Allow SQL Server to use more RAM

On a default 32 bit Windows Server setup, 2 GB of RAM is the most that a SQL Server instance can use. Let’s say a server has 10 GB of RAM that is running nothing but the OS and SQL. The operating system will allocate 2 GB to the OS and 2 GB for SQL. That means your server is wasting 6 GB of RAM.

We can change that by using AWE. Microsoft SQL Server uses the Microsoft Windows Address Windowing Extensions (AWE) API to support very large amounts of physical memory. SQL Server can access up to 64 gigabytes (GB) of memory on Microsoft Windows 2000 Server and Microsoft Windows Server 2003.

Support for AWE is available in SQL Server Enterprise, Standard, and Developer editions and only applies to 32-bit versions of SQL Server 2005 and SQL Sever 2008.

We won’t go in details about how it works; MSDN has lots of articles about it.
Here are the four steps needed to be able to use AWE on your SQL Server.
1. Add the /PAE (Physical Address Extension) switch to boot.ini to allow Windows 2000/2003 to access more than 4 GB of memory.
2. Add /3GB switch to boot.ini if server has more than 4GB but less than or equal to 16GB RAM.
3. Grant “Lock Pages in Memory” to the user account that runs the SQL Server process.
4. Check the checkbox in the SQL Instance properties to allow AWE.

To edit the boot.ini file on a Windows 2003 server, open Control Panel, open System, then click Advanced, then settings for the Startup and Recovery, then Edit under System startup. Then you will see a file whose contents are similar to the following:

[boot loader]
timeout=30
default=multi(0)disk(0)rdisk(0)partition(1)\WINDOWS
[operating systems]
multi(0)disk(0)rdisk(0)partition(1)\WINDOWS="WindowsServer 2003, Standard" /fastdetect /NoExecute=OptOut))

The /PAE switch or /3GB switch are added directly after operating systems line. Below is an example with both the switches:

[boot loader]
timeout=30
default=multi(0)disk(0)rdisk(0)partition(1)\WINDOWS
[operating systems]
multi(0)disk(0)rdisk(0)partition(1)\WINDOWS="WindowsServer 2003, Standard" /fastdetect /NoExecute=OptOut /PAE /3GB))

Now we needed to change the “Lock Pages in Memory” registry setting to not use the swap file but use physical memory. Here are the steps :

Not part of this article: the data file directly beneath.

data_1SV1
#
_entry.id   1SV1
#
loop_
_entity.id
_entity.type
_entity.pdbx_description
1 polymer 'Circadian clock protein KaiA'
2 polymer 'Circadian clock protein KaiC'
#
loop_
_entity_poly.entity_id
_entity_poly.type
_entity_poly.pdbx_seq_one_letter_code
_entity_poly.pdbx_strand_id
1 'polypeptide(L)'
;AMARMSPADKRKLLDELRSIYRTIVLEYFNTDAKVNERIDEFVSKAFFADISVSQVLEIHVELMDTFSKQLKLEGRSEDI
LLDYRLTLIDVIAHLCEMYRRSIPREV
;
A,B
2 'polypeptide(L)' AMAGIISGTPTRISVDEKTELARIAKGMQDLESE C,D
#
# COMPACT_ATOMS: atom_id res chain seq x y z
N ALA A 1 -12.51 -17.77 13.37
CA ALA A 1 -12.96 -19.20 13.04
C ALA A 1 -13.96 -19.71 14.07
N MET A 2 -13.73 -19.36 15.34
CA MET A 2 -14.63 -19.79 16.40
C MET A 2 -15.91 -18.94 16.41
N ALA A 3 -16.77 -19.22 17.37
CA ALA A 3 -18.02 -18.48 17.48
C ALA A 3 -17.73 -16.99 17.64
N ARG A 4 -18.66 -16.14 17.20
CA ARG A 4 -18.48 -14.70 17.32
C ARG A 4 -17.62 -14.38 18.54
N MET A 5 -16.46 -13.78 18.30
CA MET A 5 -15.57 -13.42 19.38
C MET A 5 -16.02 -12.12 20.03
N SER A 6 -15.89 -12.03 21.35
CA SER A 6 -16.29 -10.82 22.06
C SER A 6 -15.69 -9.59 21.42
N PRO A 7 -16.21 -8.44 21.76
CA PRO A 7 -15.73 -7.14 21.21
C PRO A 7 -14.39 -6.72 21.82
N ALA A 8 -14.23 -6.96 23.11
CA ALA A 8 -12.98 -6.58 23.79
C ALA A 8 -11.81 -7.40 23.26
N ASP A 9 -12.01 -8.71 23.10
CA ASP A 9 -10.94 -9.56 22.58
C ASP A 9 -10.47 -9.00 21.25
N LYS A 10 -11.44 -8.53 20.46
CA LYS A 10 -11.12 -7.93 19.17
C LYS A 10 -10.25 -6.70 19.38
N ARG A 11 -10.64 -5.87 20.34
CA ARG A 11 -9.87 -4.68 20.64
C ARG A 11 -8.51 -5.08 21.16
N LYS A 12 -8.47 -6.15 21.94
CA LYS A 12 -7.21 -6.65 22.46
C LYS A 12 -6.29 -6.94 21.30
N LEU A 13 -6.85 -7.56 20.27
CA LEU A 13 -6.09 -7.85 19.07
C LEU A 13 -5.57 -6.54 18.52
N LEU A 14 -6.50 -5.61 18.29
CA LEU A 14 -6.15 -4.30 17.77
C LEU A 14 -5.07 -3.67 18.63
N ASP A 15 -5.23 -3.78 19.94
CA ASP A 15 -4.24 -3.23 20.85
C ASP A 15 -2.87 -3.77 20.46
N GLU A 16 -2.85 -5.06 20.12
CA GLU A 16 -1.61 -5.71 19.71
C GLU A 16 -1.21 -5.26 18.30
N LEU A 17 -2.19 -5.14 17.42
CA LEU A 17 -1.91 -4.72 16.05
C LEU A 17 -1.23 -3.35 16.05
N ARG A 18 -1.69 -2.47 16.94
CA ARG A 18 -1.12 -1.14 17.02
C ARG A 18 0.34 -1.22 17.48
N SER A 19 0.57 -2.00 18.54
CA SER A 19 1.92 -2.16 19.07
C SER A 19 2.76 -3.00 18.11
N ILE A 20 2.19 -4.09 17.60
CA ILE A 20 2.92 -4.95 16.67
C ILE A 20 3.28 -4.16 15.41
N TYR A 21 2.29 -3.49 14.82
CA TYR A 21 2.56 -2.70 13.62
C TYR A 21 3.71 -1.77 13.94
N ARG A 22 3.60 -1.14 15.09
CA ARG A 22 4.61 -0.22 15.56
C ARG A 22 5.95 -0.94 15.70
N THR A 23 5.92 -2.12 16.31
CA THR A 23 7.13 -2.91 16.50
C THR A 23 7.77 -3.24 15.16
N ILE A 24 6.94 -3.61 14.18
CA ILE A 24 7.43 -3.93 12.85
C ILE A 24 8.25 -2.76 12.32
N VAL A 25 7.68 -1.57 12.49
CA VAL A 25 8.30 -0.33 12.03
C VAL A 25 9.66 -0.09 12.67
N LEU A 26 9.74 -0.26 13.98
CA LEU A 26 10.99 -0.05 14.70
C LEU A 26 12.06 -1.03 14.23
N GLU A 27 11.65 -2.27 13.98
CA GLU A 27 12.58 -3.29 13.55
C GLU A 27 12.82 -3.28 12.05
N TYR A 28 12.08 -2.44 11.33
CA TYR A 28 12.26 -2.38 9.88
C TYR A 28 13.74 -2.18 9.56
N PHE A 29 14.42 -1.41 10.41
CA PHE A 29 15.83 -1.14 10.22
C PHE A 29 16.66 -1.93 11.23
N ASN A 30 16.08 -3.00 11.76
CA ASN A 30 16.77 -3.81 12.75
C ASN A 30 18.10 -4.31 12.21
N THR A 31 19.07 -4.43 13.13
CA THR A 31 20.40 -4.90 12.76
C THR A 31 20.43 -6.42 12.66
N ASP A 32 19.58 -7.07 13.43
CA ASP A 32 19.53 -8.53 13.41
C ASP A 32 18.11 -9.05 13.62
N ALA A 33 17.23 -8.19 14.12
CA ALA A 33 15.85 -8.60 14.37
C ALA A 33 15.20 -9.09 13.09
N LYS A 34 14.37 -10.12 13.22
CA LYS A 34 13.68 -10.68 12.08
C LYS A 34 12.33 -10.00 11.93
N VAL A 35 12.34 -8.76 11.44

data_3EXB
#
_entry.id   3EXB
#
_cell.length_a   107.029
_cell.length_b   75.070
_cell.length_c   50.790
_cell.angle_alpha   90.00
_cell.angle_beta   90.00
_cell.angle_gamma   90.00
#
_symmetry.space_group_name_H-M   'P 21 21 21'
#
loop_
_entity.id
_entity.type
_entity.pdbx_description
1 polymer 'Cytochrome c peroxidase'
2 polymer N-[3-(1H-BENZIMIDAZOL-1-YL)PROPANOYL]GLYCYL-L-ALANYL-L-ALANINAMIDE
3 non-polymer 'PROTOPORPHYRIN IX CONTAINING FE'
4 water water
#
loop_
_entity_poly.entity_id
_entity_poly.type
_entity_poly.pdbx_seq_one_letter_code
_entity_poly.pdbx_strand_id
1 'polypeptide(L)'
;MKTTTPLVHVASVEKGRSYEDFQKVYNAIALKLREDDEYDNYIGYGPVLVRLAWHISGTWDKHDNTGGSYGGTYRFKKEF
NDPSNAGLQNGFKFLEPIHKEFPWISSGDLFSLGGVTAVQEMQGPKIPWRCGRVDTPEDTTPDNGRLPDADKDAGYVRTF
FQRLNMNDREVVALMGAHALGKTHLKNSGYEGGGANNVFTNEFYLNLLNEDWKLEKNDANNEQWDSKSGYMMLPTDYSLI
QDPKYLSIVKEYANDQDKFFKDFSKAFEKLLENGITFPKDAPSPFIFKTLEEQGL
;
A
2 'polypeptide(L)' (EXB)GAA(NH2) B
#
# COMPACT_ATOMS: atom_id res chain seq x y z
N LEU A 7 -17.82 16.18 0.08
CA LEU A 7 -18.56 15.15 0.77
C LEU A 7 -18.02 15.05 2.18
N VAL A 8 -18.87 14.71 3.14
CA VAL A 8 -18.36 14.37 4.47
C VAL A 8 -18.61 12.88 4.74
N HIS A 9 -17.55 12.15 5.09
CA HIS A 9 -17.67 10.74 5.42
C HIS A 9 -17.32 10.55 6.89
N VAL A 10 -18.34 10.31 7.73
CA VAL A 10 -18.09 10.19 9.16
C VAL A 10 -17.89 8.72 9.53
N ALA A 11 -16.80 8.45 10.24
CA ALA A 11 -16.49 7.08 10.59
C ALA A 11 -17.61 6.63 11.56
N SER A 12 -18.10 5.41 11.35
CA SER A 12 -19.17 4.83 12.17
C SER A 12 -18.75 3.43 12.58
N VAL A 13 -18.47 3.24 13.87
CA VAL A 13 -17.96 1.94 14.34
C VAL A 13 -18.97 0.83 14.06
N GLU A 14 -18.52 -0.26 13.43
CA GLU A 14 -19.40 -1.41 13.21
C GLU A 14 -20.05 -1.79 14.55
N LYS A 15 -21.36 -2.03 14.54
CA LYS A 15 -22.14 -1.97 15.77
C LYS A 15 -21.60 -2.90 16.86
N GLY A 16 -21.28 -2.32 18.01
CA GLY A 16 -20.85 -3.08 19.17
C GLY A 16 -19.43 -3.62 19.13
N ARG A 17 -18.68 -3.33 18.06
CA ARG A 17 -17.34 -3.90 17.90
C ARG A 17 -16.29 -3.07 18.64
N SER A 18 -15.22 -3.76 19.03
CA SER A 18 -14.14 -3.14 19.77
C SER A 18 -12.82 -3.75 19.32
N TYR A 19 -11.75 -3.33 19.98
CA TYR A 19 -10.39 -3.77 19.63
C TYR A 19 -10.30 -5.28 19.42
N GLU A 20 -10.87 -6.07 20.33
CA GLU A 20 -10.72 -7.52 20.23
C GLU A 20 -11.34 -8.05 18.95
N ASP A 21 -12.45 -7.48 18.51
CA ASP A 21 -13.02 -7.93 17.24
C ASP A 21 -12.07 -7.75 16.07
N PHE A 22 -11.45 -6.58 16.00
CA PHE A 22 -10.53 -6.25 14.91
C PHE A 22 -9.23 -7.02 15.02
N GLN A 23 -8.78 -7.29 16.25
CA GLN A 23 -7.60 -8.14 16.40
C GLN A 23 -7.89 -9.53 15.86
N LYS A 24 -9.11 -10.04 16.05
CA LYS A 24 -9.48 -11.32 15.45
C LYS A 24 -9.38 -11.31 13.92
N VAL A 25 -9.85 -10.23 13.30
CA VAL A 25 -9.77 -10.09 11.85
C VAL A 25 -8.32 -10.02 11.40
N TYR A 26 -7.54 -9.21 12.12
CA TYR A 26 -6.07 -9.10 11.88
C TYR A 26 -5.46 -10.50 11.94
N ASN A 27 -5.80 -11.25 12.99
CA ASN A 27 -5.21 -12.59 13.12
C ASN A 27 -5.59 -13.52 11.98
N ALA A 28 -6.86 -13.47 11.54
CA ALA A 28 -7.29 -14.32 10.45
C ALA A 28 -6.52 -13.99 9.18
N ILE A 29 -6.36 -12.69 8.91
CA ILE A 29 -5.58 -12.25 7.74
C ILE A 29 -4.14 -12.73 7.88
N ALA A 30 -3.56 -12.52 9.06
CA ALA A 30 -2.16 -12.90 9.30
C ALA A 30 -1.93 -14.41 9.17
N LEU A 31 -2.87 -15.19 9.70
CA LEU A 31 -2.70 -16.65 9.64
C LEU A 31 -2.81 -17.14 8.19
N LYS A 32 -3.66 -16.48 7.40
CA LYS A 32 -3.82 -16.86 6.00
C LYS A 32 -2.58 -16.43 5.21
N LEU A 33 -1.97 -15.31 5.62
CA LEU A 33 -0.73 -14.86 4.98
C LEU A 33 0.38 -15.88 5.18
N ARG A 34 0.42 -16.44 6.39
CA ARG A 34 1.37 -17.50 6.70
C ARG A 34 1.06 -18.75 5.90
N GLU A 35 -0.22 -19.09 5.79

1. On the Start menu, click Run. In the Open box, type gpedit.msc.
2. The Group Policy dialog box opens.
3. On the Group Policy console, expand Computer Configuration, and then expand Windows Settings.
4. Expand Security Settings, and then expand Local Policies.
5. Select the User Rights Assignment folder.
6. The policies will be displayed in the details pane.
7. In the pane, double-click Lock pages in memory.
8. In the Local Security Policy Setting dialog box, click Add.
9. In the Select Users or Groups dialog box, add an account with privileges to run sqlservr.exe.

Finally to enable AWE:
1. In SQL Server Management Studio, right-click a server and select Properties.
2. Click the Memory node.
3. Under Server memory options, select Use AWE to allocate memory.

You can use the following query to check if your AWE settings are working fine or not.

SELECT * FROM sys.dm_os_performance_counters
WHERE counter_name IN ('Target Server Memory (KB)','Total Server Memory (KB)'))

This will show you the amount of memory SQL Server is aiming to use (Target Server Memory), and how much it is currently using (Total Server Memory). If AWE is not enabled, these values won’t go above 1740800 KB i.e. 1700 MB.

Advertisements

About Amit Singh

Software engineer; crazy about music, astronomy and radio controlled aircrafts. Big science/technology buff!
This entry was posted in Programming and tagged , , , , , , , , . Bookmark the permalink.

One Response to Allow SQL Server to use more RAM

  1. Pingback: Allow SQL Server to use more RAM | IISservertricks.com BY Sameer Kamble

Leave a Reply

Fill in your details below or click an icon to log in:

WordPress.com Logo

You are commenting using your WordPress.com account. Log Out / Change )

Twitter picture

You are commenting using your Twitter account. Log Out / Change )

Facebook photo

You are commenting using your Facebook account. Log Out / Change )

Google+ photo

You are commenting using your Google+ account. Log Out / Change )

Connecting to %s